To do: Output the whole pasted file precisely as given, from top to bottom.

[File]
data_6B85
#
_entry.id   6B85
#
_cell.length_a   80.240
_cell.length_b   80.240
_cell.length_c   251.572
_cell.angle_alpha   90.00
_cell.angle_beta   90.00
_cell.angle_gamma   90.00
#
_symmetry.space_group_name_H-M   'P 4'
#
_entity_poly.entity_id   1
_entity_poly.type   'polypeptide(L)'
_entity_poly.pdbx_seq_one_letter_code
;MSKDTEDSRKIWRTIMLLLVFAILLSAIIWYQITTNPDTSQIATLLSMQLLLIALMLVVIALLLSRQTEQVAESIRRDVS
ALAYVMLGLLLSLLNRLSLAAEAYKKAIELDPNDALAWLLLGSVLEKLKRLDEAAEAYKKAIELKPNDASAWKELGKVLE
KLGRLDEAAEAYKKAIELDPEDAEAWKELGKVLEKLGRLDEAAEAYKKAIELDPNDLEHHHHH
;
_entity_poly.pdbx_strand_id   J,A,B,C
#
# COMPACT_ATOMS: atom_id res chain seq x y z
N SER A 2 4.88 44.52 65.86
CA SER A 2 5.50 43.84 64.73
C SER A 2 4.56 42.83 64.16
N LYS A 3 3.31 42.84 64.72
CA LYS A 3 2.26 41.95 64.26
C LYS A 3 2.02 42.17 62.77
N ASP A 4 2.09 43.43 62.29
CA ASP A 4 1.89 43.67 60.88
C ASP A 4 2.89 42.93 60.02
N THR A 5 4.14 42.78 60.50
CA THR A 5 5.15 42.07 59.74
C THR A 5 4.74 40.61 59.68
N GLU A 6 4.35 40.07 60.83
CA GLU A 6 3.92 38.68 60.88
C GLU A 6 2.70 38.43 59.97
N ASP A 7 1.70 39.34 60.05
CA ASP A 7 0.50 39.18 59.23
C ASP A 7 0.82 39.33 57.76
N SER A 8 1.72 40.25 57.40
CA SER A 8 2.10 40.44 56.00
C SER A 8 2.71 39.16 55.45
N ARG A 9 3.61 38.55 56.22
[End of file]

data_6B85
#
_entry.id   6B85
#
_cell.length_a   80.240
_cell.length_b   80.240
_cell.length_c   251.572
_cell.angle_alpha   90.00
_cell.angle_beta   90.00
_cell.angle_gamma   90.00
#
_symmetry.space_group_name_H-M   'P 4'
#
_entity_poly.entity_id   1
_entity_poly.type   'polypeptide(L)'
_entity_poly.pdbx_seq_one_letter_code
;MSKDTEDSRKIWRTIMLLLVFAILLSAIIWYQITTNPDTSQIATLLSMQLLLIALMLVVIALLLSRQTEQVAESIRRDVS
ALAYVMLGLLLSLLNRLSLAAEAYKKAIELDPNDALAWLLLGSVLEKLKRLDEAAEAYKKAIELKPNDASAWKELGKVLE
KLGRLDEAAEAYKKAIELDPEDAEAWKELGKVLEKLGRLDEAAEAYKKAIELDPNDLEHHHHH
;
_entity_poly.pdbx_strand_id   J,A,B,C
#
# COMPACT_ATOMS: atom_id res chain seq x y z
N SER A 2 4.88 44.52 65.86
CA SER A 2 5.50 43.84 64.73
C SER A 2 4.56 42.83 64.16
N LYS A 3 3.31 42.84 64.72
CA LYS A 3 2.26 41.95 64.26
C LYS A 3 2.02 42.17 62.77
N ASP A 4 2.09 43.43 62.29
CA ASP A 4 1.89 43.67 60.88
C ASP A 4 2.89 42.93 60.02
N THR A 5 4.14 42.78 60.50
CA THR A 5 5.15 42.07 59.74
C THR A 5 4.74 40.61 59.68
N GLU A 6 4.35 40.07 60.83
CA GLU A 6 3.92 38.68 60.88
C GLU A 6 2.70 38.43 59.97
N ASP A 7 1.70 39.34 60.05
CA ASP A 7 0.50 39.18 59.23
C ASP A 7 0.82 39.33 57.76
N SER A 8 1.72 40.25 57.40
CA SER A 8 2.10 40.44 56.00
C SER A 8 2.71 39.16 55.45
N ARG A 9 3.61 38.55 56.22